Mr. Johnson had been retired for a year when his wife of 50 years suggested they take a cruise: “We could go somewhere for a week, and make wild love like we did when we were young!” He thought it over and agreed.
He put on his hat and went down to the pharmacy, where he bought a bottle of seasick pills and a box of condoms.
Upon returning home, his wife said, “I’ve been thinking. There’s no reason we can’t go for a month.”
So Mr. Johnson went back to the pharmacy and asked for 12 bottles of seasick pills and a box of condoms.
When he returned, his wife said, “You know, since the children are on their own, what’s stopping us from cruising the world?”
So back to the pharmacy Mr. Johnson went, and he brought 297 bottles of seasick pills and the same amount of condoms up to the counter. The pharmacist finally had to ask.
“You know, Mr. Johnson, you have been doing business with me for over 30 years. I certainly don’t mean to pry, but if it makes you that sick, why the hell do you do it?”
Relations between Poland and Israel are in their deepest crisis in memory in the wake of Poland’s move to criminalize criticism of Polish collaboration with the Nazis during the Holocaust.
To understand why this state of affairs is dangerous, regrettable and difficult to resolve, it is important to consider it against the backdrop of wider European-Israel and European-Jewish relations.
Poland is a very antisemitic country. According to a 2008 Pew survey of European sentiments towards Jews, Poland is the second most anti-Jewish country in Europe (Spain is first). 36 percent of Poles express hostility towards Jews.
Poland’s anti-Semitism is a problem. But even with its extensive bigotry against Jews, Poland isn’t the worst country in Europe from a Jewish or an Israeli perspective, which just goes to show how hostile Europe is to Israel and to Jews.
via Anti-Semitism in Poland in part of a larger European problem
EXECUTIVE SUMMARY: The assumption that economic investment aimed at increasing modernization and raising standards of living will weaken ethnic identity and strengthen a minority’s sense of belonging has been disproven in the case of the Xinjiang Autonomous Region (XUAR) in western China. Uyghur nationalism is increasing despite significant economic investment by the Chinese government, raising questions about the effectiveness of economic development programs designed to close gaps and diminish polarization between different groups.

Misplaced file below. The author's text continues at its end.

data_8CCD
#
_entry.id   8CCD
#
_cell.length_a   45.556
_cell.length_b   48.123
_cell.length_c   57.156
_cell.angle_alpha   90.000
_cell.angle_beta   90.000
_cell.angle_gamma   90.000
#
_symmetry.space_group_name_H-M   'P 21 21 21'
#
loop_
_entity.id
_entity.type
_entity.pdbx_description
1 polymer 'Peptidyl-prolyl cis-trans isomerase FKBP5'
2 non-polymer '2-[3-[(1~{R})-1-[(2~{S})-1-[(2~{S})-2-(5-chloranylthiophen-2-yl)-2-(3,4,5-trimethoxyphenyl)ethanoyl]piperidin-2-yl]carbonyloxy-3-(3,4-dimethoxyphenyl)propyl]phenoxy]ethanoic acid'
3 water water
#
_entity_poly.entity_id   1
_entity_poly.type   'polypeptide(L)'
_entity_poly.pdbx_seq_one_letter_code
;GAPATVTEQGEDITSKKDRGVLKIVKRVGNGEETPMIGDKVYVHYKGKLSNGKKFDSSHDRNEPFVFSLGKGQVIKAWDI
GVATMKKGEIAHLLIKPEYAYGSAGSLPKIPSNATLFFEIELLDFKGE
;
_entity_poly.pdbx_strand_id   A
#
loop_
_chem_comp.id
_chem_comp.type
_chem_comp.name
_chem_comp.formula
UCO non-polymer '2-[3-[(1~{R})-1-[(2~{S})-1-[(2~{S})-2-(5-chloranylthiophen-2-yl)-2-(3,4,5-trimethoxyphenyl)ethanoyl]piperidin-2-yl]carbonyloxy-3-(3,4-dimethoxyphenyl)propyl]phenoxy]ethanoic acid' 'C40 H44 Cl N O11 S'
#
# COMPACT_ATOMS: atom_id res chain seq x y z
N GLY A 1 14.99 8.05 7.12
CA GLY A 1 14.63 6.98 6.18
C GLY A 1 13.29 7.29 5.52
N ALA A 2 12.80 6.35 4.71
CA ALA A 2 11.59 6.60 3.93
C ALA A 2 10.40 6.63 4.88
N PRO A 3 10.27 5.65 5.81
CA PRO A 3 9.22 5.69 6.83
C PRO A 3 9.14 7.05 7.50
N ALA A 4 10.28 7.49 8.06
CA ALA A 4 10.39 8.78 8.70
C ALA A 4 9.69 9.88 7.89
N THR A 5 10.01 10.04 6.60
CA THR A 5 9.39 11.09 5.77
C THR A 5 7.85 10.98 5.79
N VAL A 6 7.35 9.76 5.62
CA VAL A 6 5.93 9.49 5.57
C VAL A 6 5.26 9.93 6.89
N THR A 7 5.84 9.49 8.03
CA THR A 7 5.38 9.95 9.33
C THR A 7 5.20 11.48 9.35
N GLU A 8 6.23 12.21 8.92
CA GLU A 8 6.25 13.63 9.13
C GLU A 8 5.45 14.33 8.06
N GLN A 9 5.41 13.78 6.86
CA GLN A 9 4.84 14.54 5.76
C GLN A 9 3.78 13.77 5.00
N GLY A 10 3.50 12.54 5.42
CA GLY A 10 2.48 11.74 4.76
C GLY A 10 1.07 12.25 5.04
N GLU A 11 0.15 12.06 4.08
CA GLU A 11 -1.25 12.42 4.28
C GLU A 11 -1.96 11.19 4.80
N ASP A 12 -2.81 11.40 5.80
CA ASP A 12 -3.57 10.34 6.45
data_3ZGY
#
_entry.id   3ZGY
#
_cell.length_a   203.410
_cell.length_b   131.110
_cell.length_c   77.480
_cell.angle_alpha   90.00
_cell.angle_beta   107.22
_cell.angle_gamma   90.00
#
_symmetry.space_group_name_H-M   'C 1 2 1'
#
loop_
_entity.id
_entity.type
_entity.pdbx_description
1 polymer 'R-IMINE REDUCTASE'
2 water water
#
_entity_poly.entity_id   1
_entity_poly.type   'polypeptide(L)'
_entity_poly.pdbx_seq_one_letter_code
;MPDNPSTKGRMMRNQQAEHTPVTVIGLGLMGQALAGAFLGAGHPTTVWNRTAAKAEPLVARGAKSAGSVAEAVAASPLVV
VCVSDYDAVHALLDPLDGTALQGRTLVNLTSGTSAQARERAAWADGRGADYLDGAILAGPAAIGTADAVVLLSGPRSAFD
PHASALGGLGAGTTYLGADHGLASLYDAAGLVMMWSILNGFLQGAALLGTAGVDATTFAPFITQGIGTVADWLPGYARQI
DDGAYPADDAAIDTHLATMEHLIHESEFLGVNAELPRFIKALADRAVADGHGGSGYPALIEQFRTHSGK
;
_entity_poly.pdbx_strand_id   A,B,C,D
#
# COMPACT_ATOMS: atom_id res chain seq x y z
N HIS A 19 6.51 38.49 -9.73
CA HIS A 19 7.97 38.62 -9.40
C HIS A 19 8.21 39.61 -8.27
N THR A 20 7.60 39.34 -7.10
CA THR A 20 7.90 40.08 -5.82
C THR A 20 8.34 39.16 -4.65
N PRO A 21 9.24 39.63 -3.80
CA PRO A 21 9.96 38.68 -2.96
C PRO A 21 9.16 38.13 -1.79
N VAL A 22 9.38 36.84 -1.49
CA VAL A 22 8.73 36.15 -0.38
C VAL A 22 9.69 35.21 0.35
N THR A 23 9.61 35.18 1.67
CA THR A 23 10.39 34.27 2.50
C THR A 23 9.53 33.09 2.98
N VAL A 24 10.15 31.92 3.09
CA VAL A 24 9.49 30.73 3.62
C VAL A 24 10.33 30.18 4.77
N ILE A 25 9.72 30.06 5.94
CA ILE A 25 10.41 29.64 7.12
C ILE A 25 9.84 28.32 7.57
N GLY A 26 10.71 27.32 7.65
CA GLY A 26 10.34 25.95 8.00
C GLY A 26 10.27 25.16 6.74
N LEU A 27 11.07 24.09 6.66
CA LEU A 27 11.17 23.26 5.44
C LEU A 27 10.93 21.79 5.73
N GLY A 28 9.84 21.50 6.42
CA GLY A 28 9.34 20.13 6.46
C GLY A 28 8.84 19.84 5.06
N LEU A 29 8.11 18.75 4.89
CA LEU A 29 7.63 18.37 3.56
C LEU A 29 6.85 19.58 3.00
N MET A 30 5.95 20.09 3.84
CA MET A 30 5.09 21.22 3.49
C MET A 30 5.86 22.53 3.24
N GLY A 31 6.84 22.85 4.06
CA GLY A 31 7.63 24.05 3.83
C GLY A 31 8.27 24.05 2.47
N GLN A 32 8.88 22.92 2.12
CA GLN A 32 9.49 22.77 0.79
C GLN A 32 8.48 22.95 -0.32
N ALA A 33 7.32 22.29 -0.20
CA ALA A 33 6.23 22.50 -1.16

In 2017, security measures in Xinjiang reached a new level with the recruitment of 100,000 new police officers, widespread installations of police stations, and new surveillance regulations on the Uyghur population (a Sunni Muslim minority numbering around 10 million citizens). These actions were part of a series of measures put in place following the uprising of July 2009, when some of the worst ethnic riots in Xinjiang in decades erupted in the capital of the province, Urumqi. They were sparked by demonstrations organized by the Uyghur to protest economic and ethnic discrimination. After the government used force to disperse the demonstrations, the protest turned into a series of violent acts against Chinese businesses and civilians.
via Why Didn’t Chinese Investment Ease Ethnic Tensions in Xinjiang?
It’s now a pattern. I’ll come across a soul-sapping story about terrible suffering caused by statism in Venezuela and I think the country has hit rock bottom. Such as back in September, when I read about people literally starving.
But then I will read another report about incredible misery and realize that the socialist regime is even worse than I thought. Such as back in December, when I read about economic deprivation ruining sex for the women of the country.
And then I find another horrifying example of how big government destroys lives and I’m forced to reconsider the definition of failure. Such as last month, when I read about criminal gangs using food to recruit children.
Despite this pattern, I’m going out on a limb and asserting that nothing possibly could be worse than this Washington Post story of Venezuelan parents giving up their children because they can’t afford to feed them.
“In September, her mother left her at a subway station with a bag of clothes and a note begging someone to feed the child. Poverty and hunger rates are soaring as Venezuela’s economic crisis leaves store shelves empty of food, medicine, diapers and baby formula. Some parents can no longer bear it. They are doing the unthinkable. Giving up their children.
via Corbyn’s World: The horror of Venezuelan socialism